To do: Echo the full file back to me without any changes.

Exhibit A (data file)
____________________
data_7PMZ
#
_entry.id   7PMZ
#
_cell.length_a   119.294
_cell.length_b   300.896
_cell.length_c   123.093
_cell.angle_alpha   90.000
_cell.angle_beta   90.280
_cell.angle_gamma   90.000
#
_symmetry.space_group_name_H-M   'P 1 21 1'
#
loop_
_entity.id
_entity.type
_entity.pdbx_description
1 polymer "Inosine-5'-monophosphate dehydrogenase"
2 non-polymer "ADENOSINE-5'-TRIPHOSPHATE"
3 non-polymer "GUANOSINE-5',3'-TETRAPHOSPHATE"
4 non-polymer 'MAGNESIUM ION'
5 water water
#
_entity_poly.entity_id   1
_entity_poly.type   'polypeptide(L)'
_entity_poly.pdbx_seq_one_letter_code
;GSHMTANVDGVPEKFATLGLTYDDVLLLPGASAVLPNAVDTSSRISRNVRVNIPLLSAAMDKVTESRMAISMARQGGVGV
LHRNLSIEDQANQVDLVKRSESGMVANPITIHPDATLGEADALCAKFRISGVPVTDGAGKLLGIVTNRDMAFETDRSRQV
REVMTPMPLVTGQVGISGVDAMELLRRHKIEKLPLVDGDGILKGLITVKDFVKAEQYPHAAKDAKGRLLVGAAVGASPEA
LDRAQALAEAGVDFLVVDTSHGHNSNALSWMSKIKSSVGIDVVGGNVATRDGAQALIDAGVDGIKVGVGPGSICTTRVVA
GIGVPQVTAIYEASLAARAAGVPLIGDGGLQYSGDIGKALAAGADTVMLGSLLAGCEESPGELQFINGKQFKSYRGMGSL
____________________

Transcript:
data_7PMZ
#
_entry.id   7PMZ
#
_cell.length_a   119.294
_cell.length_b   300.896
_cell.length_c   123.093
_cell.angle_alpha   90.000
_cell.angle_beta   90.280
_cell.angle_gamma   90.000
#
_symmetry.space_group_name_H-M   'P 1 21 1'
#
loop_
_entity.id
_entity.type
_entity.pdbx_description
1 polymer "Inosine-5'-monophosphate dehydrogenase"
2 non-polymer "ADENOSINE-5'-TRIPHOSPHATE"
3 non-polymer "GUANOSINE-5',3'-TETRAPHOSPHATE"
4 non-polymer 'MAGNESIUM ION'
5 water water
#
_entity_poly.entity_id   1
_entity_poly.type   'polypeptide(L)'
_entity_poly.pdbx_seq_one_letter_code
;GSHMTANVDGVPEKFATLGLTYDDVLLLPGASAVLPNAVDTSSRISRNVRVNIPLLSAAMDKVTESRMAISMARQGGVGV
LHRNLSIEDQANQVDLVKRSESGMVANPITIHPDATLGEADALCAKFRISGVPVTDGAGKLLGIVTNRDMAFETDRSRQV
REVMTPMPLVTGQVGISGVDAMELLRRHKIEKLPLVDGDGILKGLITVKDFVKAEQYPHAAKDAKGRLLVGAAVGASPEA
LDRAQALAEAGVDFLVVDTSHGHNSNALSWMSKIKSSVGIDVVGGNVATRDGAQALIDAGVDGIKVGVGPGSICTTRVVA
GIGVPQVTAIYEASLAARAAGVPLIGDGGLQYSGDIGKALAAGADTVMLGSLLAGCEESPGELQFINGKQFKSYRGMGSL